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Quarter Note

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  1. I tried going to bed tonight, but I lay awake thinking about The Hero's Journey…. “[A] farmboy, who yearns for excitement and glory, is given a wondrous sword and an impossible mission. With the help of new friends, he succeeds, saves the princess, and his destiny is fulfilled. Is it Star Wars or is it The Faerie Queene? Both, of course.” - from the introduction to Fierce Wars and Faithful Loves, Book 1 of Edmund Spenser's The Faerie Queene, updated and annotated by Roy Maynard Think of how many children's books follow this pattern: 1. The hero…. (The Redcross Knight, from The Faerie Queene) (Luke Skywalker, from Star Wars) (Aragorn, from the Lord of the Rings trilogy) (Meg, from A Wrinkle in Time) (Dorothy, from The Wizard of Oz) 2. ...receives a powerful, magical object… (Redcross Knight's sword – I don't remember if it was named) (his father's lightsaber) (the sword Anduril) (Mrs. Who's glasses) (ruby slippers) 3. ...finds a buddy or two to accompany him/her… (Una and the dwarf) (Han Solo) (Frodo and the whole fellowship) (Calvin) (the Scarecrow, Tin Man, and Cowardly Lion) 4. … along with a guiding spirit … (Una's love when she isn't with him) (Obi-Wan Kenobi) (Gandalf) (Mrs. Whatsit, Mrs. Who, and Mrs. Which) (Glinda the Good Witch) 5. ...then defeats a bad guy… (the dragon) (Darth Vader) (the orcs) (IT) (The Wicked Witch of the West) 6. … and lives happily ever after. (marries Una) (rewarded by Princess Leia) (marries Arwen) (brings Father home) (wakes up in Kansas) I'm sure there are many other examples from classic children's literature. You could find patterns like this, or explore how the various elements vary between stories…. Hope this helps to give you some good ideas! I had fun thinking about all this.
  2. Hi @Acadie. Ancient astronomy is a topic we dive into every once in a while. These may or may not be helpful to you, but there have been a couple of Youtube talks that I've watched that may help you: Medieval Islamic Astronomy (I know that this is not the right time period for you, but it may be close enough geographically to help.) Sky Cultures of the World (This one was really good.) Good luck!
  3. @macmacmoo, I love the titles of your planned curriculum! What fun you will all have! I'm pretty sure that I might have a few suggestions, but I'm wondering if you would flesh out more of the direction that you see those units moving. For instance, Hero's Journey could probably go in many different directions. Would you tell us more of about how you imagine those topics going? Off the top of my head, one book that would be fine for your youngest in the farming category is an old favorite of ours, The Year at Maple Hill Farm, by Alice and Martin Provensen.
  4. Hi @lulalu. I'm late to this thread, but I think you should go for "Paul Revere's Ride". Nine-years-old is not too young. I was going to start off our year with that poem, but my kids asked for "Charge of the Light Brigade" instead, so we'll pick up Paul later this semester. If your son gets started and then fizzles out after a while, he still has at least the start of a classic American poem in his memory. Maybe you can just try to get through the stanza about the boats in the harbor (which I think has some really neat imagery). For what it's worth, I'm a big fan of Longfellow's poetry and many of his poems, long or short, are wonderful to memorize. He used rhythm very strongly, and kids respond to that. Think of the rhythm to Longfellow's "The Village Blacksmith": Un-DER a SPREAD-ing CHEST-net TREE The VILL-age SMITH-y STANDS... Every time my kids recite this they start swinging their arms as if they were blacksmiths striking an anvil, too. It's a lot of fun! Good luck, and have fun!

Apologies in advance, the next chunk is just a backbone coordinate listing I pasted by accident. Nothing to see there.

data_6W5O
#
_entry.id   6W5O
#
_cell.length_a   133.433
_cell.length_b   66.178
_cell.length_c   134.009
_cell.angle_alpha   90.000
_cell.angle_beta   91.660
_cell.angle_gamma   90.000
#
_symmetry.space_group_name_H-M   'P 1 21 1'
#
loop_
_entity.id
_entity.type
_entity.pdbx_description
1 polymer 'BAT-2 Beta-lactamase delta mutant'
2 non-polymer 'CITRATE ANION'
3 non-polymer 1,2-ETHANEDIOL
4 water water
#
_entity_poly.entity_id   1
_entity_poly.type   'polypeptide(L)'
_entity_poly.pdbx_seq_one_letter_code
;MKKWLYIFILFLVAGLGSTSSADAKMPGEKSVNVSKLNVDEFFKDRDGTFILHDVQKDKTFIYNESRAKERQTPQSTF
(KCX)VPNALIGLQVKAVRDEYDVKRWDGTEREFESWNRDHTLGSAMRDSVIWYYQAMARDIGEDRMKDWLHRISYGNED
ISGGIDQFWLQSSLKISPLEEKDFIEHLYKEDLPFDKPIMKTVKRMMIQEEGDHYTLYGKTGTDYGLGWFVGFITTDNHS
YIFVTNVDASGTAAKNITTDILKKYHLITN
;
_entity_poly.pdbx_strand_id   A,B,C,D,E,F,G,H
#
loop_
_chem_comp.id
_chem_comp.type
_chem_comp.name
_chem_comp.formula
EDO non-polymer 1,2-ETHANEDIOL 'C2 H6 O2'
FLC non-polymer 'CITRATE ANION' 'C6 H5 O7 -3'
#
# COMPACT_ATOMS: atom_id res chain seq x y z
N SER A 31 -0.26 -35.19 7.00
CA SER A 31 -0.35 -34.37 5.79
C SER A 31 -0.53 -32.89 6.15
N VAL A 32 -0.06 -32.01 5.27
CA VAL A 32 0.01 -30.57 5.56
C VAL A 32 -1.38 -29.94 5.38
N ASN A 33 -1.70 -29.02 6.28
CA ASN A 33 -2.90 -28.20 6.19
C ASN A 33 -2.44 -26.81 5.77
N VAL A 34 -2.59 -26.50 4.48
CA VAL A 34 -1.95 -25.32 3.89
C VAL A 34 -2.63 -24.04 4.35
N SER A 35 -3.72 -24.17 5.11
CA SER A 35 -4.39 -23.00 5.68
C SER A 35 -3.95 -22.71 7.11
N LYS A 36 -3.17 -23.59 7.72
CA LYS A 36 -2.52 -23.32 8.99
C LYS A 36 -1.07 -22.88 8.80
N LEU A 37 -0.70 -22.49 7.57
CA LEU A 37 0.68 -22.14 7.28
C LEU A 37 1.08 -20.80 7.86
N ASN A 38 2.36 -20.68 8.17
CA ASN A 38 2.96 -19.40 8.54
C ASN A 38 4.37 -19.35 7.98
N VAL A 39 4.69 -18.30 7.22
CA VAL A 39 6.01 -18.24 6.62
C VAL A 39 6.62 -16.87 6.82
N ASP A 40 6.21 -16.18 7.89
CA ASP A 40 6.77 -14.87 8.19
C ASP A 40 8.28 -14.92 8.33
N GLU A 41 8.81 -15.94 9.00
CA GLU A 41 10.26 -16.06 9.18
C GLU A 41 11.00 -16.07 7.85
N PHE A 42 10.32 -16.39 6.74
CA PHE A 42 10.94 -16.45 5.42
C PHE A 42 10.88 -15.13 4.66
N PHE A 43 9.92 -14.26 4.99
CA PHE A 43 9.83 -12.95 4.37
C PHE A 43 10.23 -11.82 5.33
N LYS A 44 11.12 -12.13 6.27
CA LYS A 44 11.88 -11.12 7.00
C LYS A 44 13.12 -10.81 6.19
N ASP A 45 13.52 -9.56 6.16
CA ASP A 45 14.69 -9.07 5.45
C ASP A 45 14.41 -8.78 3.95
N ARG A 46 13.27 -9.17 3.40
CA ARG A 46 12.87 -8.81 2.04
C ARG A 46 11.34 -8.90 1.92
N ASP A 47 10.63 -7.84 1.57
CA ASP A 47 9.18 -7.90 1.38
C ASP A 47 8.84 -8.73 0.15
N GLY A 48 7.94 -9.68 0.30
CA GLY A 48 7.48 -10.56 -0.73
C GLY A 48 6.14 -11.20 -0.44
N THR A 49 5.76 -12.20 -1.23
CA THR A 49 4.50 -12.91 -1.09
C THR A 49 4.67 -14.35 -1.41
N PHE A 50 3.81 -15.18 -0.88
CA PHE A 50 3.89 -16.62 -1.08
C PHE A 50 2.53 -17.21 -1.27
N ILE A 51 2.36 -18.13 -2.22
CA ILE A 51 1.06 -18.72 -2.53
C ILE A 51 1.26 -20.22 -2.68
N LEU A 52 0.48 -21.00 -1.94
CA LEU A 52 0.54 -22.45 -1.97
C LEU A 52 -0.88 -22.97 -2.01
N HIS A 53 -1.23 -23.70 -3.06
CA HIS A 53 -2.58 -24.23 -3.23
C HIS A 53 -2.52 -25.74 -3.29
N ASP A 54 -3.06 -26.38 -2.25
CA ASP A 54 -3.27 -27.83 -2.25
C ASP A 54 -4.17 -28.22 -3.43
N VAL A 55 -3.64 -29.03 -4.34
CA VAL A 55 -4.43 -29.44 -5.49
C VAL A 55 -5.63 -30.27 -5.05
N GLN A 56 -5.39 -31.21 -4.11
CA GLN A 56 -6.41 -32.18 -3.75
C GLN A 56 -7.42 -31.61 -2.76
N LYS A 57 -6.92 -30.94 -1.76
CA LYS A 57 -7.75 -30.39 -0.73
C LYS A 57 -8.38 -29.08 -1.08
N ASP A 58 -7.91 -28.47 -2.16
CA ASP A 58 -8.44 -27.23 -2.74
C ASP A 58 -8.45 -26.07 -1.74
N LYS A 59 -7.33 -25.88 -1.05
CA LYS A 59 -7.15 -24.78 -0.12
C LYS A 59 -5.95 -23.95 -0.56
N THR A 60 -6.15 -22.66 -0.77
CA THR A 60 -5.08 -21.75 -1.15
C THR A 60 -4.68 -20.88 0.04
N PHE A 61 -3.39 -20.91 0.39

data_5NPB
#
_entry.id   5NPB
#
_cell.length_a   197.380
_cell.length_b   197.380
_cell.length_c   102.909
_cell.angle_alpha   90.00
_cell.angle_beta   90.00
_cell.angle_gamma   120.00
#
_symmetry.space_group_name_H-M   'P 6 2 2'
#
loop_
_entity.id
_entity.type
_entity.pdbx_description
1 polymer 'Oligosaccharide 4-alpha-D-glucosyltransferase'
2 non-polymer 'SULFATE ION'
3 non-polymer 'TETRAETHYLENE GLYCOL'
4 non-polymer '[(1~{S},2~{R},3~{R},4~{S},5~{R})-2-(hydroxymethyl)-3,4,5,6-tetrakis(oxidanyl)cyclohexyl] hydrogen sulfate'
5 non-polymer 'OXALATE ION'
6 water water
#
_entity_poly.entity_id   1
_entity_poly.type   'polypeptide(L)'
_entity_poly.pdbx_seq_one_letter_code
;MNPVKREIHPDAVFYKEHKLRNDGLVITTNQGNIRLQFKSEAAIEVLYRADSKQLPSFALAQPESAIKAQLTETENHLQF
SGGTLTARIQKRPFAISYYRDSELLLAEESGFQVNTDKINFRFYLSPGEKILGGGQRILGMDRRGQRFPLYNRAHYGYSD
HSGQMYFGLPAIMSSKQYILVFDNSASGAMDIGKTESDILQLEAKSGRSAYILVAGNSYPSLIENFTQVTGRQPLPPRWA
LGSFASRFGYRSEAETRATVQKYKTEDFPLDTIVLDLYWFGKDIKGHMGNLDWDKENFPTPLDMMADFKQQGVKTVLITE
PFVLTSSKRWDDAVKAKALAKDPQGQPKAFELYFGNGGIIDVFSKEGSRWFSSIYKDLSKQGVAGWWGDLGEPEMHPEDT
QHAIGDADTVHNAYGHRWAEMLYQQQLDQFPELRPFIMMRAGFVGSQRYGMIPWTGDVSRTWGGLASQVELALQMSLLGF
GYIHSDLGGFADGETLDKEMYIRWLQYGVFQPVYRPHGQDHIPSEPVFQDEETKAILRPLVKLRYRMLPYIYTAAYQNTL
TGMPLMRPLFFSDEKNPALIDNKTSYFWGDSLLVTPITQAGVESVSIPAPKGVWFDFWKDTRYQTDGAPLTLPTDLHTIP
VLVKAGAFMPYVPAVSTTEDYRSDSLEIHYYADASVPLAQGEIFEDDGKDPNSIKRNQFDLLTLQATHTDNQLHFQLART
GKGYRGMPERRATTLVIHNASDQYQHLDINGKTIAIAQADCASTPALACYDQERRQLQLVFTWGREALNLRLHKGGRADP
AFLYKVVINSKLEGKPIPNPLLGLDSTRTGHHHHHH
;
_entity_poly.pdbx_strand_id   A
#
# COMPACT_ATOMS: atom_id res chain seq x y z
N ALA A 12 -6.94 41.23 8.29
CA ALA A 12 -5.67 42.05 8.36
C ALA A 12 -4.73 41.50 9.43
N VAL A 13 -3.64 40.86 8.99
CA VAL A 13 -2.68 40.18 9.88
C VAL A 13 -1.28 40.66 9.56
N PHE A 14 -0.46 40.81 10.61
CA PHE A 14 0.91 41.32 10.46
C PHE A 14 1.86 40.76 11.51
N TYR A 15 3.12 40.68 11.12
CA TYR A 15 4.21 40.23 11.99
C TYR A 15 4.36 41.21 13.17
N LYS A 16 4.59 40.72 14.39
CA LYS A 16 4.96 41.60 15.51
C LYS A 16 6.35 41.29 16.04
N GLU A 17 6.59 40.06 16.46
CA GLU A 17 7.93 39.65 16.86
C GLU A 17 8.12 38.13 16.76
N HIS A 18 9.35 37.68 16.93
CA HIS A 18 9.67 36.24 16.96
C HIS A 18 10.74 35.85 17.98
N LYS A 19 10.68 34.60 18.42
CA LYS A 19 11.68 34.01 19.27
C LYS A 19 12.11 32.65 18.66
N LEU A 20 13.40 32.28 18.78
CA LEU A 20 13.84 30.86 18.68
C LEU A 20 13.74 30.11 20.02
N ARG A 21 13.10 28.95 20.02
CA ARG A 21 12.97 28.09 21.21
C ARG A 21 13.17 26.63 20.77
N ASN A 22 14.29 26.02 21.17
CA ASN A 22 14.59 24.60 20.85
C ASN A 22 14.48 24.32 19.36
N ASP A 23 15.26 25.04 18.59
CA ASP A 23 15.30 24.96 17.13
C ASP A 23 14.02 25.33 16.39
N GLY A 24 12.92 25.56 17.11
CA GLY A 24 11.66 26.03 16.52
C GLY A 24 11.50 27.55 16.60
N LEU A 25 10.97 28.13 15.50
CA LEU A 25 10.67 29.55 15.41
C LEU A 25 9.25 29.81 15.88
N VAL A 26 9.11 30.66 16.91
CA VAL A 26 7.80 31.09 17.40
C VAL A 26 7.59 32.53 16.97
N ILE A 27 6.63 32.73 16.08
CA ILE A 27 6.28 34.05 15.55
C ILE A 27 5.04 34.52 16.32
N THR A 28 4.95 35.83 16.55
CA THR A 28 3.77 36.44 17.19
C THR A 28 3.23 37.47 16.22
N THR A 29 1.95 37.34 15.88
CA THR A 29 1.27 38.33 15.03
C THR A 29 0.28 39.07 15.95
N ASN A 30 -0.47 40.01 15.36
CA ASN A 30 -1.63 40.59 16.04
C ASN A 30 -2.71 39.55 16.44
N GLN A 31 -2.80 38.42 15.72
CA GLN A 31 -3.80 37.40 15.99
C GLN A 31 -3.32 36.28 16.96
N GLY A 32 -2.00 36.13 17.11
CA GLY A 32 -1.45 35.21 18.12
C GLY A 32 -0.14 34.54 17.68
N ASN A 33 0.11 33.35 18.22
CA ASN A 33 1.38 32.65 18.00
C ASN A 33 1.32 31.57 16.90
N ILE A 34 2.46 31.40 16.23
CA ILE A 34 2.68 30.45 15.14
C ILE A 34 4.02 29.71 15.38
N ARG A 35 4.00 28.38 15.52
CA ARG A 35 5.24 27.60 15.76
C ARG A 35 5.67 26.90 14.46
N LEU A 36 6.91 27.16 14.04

5. Have you ever looked into the Usborne Beginners books in addition to the encyclopedias? My kids loved them at age six. In fact, they still pull out the beginners books just for fun every once in a while.
  6. Hi @McSalty. Not denying your experience at all, but mine was just the opposite. I thought that the teacher manual for the experiments was redundant and didn't really use it at all, and I really thought that except for preparing the experiments, the curriculum really was open and go. Oh well! Each family uses each curriculum differently, it seems.
  7. Hi @Janeway. Here is a copy of what I wrote about this topic in this thread about RS4K. The Real-Science-4-Kids Building Blocks series has been our only science spine since my oldest started kindergarten. This year we just finished up Level 6. I'm obviously very happy with it! Here are some thoughts: Dr. Keller's philosophy is basically that you start giving kids foundational science from a young age so that when they hit high school science they aren't caught off-guard and then feel that science is “too hard”. She has a few explanatory videos on her philosophy; here is a short one (three minutes). As an example, chemical bonding is introduced in first grade in a kid-friendly way. Every year the concept is built up. Pro: 1) I think that the text is very strong for what she promises. We almost didn't homeschool because I was so discouraged looking for a meaty science program until I found RS4K. The textbook would work very well as a solid reading text for families that just want a get-it-done science book, but, even better, it also works well as a spine for families with very science-oriented kids (as mine are). We supplement heavily, not because there are any glaring gaps, but because my kids are just interested in going deep in so many areas. 2) The text is intentionally worldview-neutral. You add what your family believes about hot topics, rather than having to explain away someone else's interpretation. Con: 1) It's really expensive. We have felt it's worth it to budget for this program, but if expense were the only hindrance, I would suggest getting on the e-mail list and buying when they have sales, and/or buying only the text and skipping the lab notebooks and teacher manual. 2) Some of the experiments rely on websites that were out of date by the time we got to them, so there has been a lot of modifying the experiments on the fly. For what it's worth, the trajectory of my kids' career plans (which, of course, can change) is right now toward astrophysics or particle physics, and aeronautical engineering. RS4K has certainly not bored them or held them back!